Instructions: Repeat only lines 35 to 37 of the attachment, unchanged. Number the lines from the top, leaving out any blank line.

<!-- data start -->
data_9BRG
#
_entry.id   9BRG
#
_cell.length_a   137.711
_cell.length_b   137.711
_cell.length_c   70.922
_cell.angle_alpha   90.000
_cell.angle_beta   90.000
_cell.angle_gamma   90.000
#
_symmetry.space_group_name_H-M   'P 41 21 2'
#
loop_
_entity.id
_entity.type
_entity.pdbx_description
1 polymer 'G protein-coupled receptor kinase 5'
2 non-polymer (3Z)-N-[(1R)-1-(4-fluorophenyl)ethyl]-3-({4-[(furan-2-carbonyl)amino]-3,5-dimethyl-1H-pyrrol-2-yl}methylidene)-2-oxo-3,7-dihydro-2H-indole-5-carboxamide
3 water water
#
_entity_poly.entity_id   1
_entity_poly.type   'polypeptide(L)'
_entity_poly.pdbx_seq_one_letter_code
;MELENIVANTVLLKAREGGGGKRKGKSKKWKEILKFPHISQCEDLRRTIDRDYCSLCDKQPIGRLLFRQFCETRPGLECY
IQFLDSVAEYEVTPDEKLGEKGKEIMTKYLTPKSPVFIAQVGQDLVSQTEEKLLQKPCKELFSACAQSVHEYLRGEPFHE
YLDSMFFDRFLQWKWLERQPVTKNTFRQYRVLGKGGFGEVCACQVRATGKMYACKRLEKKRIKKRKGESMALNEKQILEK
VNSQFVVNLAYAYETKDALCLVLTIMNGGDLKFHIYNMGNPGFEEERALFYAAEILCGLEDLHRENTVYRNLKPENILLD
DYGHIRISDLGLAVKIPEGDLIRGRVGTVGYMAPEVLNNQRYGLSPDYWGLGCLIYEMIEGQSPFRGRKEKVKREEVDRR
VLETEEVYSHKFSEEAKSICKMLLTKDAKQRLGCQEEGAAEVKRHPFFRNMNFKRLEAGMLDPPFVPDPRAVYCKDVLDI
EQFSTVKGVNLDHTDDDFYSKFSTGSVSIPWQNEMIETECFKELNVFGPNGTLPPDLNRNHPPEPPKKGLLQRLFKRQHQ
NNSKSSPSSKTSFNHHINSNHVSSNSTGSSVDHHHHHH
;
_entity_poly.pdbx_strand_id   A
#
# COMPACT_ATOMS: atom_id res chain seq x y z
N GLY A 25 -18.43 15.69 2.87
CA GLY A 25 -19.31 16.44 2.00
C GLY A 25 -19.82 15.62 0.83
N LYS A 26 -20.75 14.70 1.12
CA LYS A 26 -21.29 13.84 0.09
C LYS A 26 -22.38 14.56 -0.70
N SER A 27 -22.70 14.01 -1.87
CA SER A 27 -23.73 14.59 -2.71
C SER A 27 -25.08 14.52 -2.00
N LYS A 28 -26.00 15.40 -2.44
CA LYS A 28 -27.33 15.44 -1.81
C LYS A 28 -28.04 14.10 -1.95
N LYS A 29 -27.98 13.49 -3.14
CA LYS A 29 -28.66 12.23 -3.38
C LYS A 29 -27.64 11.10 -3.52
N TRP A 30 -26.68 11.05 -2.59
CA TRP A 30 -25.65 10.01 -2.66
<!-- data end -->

#
# COMPACT_ATOMS: atom_id res chain seq x y z
N GLY A 25 -18.43 15.69 2.87